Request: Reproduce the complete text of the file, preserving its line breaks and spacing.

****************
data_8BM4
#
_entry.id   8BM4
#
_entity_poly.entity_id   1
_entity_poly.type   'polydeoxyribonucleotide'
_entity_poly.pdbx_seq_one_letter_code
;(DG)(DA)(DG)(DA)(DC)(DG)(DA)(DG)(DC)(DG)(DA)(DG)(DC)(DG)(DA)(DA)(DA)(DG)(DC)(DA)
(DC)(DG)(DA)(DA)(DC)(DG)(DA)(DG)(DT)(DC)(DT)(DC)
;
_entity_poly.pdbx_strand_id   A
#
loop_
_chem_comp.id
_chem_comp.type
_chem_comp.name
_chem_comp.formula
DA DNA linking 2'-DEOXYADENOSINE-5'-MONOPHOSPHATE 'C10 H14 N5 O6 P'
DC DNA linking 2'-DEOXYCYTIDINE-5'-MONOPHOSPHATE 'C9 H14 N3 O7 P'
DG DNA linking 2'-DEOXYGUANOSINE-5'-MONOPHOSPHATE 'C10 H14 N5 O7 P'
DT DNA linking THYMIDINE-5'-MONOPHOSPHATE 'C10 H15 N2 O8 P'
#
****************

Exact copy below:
data_8BM4
#
_entry.id   8BM4
#
_entity_poly.entity_id   1
_entity_poly.type   'polydeoxyribonucleotide'
_entity_poly.pdbx_seq_one_letter_code
;(DG)(DA)(DG)(DA)(DC)(DG)(DA)(DG)(DC)(DG)(DA)(DG)(DC)(DG)(DA)(DA)(DA)(DG)(DC)(DA)
(DC)(DG)(DA)(DA)(DC)(DG)(DA)(DG)(DT)(DC)(DT)(DC)
;
_entity_poly.pdbx_strand_id   A
#
loop_
_chem_comp.id
_chem_comp.type
_chem_comp.name
_chem_comp.formula
DA DNA linking 2'-DEOXYADENOSINE-5'-MONOPHOSPHATE 'C10 H14 N5 O6 P'
DC DNA linking 2'-DEOXYCYTIDINE-5'-MONOPHOSPHATE 'C9 H14 N3 O7 P'
DG DNA linking 2'-DEOXYGUANOSINE-5'-MONOPHOSPHATE 'C10 H14 N5 O7 P'
DT DNA linking THYMIDINE-5'-MONOPHOSPHATE 'C10 H15 N2 O8 P'
#